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Automated Detection of Mind Wandering: A Mobile Application


Cheetham, Marcus; Cepeda, Cátia; Gamboa, Hugo (2016). Automated Detection of Mind Wandering: A Mobile Application. In: Gilbert, James; Azhari, Haim; Hesham, Ali. Proceedings of the 9th International Joint Conference on Biomedical Engineering Systems and Technologies - (Volume 4). Setúbal: Scitepress, 198-205.

Abstract

There is growing interest in mindfulness-based training of attention. A particular challenge for novices is learning to sustain focused attention while ensuring that the mind does not wander. This paper presents the development of a tool for the automated detection of episodes of mind wandering (MW), on the basis of biosignals, while normal healthy participants engaged in brief mindfulness-based training (BMT) of attention. BMT required five 20-minute training sessions on consecutive days and entailed practice of breath-focused attention, a typical exercise in mindfulness-based techniques of stress-reduction. Heart rate, respiratory rate, electrodermal and electromyographic activity were measured, and participants pressed a button to indicate the subjective detection of MW during training. The data showed that BMT did not influence our measures of stress but BMT was effective in reducing the frequency of subjectively detected MW events. The algorithm for offline detection of MW achieved an accuracy of 85%. Based on this algorithm, a mobile application was developed for automated MW detection in real-time. The application requires the use of easily placeable sensors, provides a new approach to the real-time MW detection, and could be developed further for use in MW-related investigations and interventions (such as mindfulness-based training of focused attention).

Abstract

There is growing interest in mindfulness-based training of attention. A particular challenge for novices is learning to sustain focused attention while ensuring that the mind does not wander. This paper presents the development of a tool for the automated detection of episodes of mind wandering (MW), on the basis of biosignals, while normal healthy participants engaged in brief mindfulness-based training (BMT) of attention. BMT required five 20-minute training sessions on consecutive days and entailed practice of breath-focused attention, a typical exercise in mindfulness-based techniques of stress-reduction. Heart rate, respiratory rate, electrodermal and electromyographic activity were measured, and participants pressed a button to indicate the subjective detection of MW during training. The data showed that BMT did not influence our measures of stress but BMT was effective in reducing the frequency of subjectively detected MW events. The algorithm for offline detection of MW achieved an accuracy of 85%. Based on this algorithm, a mobile application was developed for automated MW detection in real-time. The application requires the use of easily placeable sensors, provides a new approach to the real-time MW detection, and could be developed further for use in MW-related investigations and interventions (such as mindfulness-based training of focused attention).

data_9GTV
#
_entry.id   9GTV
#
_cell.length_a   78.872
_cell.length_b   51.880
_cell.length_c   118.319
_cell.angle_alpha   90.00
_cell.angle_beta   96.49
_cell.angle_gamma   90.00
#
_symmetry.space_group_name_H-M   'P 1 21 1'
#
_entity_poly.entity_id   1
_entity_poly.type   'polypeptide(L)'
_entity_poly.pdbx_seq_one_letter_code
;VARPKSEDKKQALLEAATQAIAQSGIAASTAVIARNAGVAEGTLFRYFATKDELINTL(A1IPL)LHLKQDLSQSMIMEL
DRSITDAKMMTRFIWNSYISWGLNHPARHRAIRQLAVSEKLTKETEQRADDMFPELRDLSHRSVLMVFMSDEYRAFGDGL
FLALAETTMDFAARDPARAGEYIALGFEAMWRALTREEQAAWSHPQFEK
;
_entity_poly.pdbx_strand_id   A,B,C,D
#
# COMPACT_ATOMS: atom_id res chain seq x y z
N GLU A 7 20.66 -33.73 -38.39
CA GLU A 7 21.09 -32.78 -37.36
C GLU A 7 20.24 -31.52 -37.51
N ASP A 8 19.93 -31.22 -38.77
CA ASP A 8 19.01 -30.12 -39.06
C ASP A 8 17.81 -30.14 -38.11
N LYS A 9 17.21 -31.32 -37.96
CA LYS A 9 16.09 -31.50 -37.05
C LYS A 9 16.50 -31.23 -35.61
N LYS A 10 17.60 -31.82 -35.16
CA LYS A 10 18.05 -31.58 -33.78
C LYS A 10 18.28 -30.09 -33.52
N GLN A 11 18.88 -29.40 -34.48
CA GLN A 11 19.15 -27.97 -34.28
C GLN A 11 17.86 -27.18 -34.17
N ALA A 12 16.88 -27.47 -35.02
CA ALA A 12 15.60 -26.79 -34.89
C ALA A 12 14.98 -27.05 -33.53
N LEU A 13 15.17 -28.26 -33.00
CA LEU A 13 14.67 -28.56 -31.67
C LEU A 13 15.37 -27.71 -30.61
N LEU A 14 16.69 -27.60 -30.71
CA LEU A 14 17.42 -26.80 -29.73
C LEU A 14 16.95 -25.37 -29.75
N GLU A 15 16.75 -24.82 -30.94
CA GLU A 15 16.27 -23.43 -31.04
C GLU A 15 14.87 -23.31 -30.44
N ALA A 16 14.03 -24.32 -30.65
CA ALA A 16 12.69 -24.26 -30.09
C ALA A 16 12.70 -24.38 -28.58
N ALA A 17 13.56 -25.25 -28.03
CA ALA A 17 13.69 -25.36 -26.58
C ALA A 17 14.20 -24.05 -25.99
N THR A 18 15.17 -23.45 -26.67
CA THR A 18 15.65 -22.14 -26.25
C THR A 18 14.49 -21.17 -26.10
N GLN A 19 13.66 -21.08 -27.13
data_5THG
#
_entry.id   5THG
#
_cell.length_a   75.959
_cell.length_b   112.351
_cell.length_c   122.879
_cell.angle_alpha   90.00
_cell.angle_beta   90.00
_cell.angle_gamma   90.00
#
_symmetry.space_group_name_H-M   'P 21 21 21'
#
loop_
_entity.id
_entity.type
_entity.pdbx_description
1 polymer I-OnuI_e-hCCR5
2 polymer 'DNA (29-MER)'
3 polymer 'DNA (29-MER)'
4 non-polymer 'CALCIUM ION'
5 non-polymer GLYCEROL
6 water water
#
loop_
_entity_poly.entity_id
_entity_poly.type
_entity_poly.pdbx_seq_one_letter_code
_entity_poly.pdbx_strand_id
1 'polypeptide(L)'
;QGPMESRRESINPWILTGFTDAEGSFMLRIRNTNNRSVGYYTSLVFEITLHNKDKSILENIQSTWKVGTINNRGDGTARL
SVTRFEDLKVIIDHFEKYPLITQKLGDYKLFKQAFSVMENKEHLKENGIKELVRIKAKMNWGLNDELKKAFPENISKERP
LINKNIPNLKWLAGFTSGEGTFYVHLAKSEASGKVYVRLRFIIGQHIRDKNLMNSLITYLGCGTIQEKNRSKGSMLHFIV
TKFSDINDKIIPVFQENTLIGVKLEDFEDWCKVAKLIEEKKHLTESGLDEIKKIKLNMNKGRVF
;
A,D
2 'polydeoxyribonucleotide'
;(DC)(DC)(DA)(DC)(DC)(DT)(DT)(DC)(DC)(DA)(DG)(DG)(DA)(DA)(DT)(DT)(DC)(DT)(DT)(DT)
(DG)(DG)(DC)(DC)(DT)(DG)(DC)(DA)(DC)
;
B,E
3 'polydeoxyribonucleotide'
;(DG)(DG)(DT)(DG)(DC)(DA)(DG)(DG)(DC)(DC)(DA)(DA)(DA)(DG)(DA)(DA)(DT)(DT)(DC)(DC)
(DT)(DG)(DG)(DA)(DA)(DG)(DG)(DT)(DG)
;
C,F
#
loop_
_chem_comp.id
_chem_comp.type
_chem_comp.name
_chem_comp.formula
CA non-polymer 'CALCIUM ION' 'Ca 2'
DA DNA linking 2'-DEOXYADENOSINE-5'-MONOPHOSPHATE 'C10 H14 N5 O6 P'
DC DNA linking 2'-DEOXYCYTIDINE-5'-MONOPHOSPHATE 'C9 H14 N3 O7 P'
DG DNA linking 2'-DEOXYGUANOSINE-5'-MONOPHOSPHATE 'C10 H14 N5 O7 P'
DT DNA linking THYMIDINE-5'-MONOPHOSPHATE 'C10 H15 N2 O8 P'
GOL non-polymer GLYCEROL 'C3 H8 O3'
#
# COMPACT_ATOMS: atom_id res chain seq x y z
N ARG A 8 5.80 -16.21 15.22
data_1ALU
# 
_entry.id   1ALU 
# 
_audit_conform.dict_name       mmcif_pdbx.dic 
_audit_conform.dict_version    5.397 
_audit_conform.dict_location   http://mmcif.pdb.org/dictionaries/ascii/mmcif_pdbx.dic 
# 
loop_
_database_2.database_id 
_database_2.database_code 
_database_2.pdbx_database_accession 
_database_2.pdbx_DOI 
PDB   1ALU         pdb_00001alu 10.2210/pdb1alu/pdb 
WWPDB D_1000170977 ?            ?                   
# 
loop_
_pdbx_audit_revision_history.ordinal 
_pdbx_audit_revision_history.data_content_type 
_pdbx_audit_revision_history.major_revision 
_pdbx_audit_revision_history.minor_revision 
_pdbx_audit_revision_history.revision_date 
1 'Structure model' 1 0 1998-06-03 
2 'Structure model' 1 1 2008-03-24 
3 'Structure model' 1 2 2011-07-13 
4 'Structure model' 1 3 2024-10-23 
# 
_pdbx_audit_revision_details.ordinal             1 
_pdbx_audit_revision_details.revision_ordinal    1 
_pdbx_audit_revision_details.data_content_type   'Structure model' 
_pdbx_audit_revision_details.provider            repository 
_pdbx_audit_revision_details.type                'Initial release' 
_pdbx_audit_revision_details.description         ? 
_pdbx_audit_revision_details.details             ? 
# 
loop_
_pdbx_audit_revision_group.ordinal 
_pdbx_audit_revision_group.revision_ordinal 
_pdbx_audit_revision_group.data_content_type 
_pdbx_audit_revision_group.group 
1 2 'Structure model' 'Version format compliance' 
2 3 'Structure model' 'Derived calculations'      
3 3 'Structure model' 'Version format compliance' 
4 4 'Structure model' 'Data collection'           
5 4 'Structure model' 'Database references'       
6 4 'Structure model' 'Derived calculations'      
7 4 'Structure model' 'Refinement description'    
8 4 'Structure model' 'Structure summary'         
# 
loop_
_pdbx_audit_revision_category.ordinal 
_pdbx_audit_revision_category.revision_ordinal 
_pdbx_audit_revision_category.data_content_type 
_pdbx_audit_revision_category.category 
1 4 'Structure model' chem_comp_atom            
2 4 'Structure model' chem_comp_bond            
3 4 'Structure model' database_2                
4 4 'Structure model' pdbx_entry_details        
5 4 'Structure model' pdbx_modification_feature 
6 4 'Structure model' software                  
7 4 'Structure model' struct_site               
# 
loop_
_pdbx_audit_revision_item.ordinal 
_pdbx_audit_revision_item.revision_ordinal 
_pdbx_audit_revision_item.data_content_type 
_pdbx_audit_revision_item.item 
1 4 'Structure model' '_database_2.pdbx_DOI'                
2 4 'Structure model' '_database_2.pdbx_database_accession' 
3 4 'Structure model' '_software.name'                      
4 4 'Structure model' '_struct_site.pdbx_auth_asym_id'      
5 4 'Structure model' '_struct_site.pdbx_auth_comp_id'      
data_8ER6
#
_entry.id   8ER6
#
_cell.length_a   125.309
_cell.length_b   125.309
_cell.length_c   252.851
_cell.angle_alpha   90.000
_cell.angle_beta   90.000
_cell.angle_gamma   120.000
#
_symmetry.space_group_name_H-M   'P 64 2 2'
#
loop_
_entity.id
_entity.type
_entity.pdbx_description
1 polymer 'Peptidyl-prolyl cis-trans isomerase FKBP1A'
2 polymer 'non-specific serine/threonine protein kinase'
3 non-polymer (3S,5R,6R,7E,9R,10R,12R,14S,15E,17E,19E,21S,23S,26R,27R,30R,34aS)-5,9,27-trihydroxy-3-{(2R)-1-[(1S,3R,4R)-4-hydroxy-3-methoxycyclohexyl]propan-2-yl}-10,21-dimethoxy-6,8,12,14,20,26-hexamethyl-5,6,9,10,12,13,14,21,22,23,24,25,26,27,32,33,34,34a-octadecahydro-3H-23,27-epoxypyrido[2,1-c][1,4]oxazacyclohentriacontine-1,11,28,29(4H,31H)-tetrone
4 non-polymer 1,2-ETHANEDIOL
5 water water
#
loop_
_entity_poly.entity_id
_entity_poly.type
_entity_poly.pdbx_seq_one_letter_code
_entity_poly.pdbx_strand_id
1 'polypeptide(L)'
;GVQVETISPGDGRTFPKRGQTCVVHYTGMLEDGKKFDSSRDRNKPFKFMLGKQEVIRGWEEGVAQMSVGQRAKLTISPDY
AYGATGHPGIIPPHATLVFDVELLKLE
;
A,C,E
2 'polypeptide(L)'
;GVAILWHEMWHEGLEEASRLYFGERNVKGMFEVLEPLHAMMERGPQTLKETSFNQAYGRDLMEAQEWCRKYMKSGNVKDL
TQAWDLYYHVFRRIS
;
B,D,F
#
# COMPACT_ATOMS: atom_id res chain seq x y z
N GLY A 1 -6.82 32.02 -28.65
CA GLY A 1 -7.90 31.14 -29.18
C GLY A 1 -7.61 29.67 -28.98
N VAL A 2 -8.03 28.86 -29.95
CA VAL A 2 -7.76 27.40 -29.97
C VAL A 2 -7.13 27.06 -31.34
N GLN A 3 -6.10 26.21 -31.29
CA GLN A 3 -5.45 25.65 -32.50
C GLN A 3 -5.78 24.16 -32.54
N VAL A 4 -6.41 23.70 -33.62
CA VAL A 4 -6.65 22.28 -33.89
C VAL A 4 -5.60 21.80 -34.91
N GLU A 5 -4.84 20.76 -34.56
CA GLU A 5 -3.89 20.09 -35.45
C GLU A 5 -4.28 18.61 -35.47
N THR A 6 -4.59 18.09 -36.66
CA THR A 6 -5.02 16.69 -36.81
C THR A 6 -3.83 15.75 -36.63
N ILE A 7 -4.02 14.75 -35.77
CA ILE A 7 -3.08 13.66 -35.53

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Additional indexing

Item Type:Book Section, not_refereed, original work
Communities & Collections:04 Faculty of Medicine > Center of Competence Multimorbidity
08 Research Priority Programs > Dynamics of Healthy Aging
Dewey Decimal Classification:150 Psychology
Language:English
Date:23 February 2016
Deposited On:04 Mar 2019 10:40
Last Modified:25 Sep 2019 00:29
Publisher:Scitepress
ISBN:978-989-758-170-0
OA Status:Green
Free access at:Publisher DOI. An embargo period may apply.
Publisher DOI:https://doi.org/10.5220/0005702401980205

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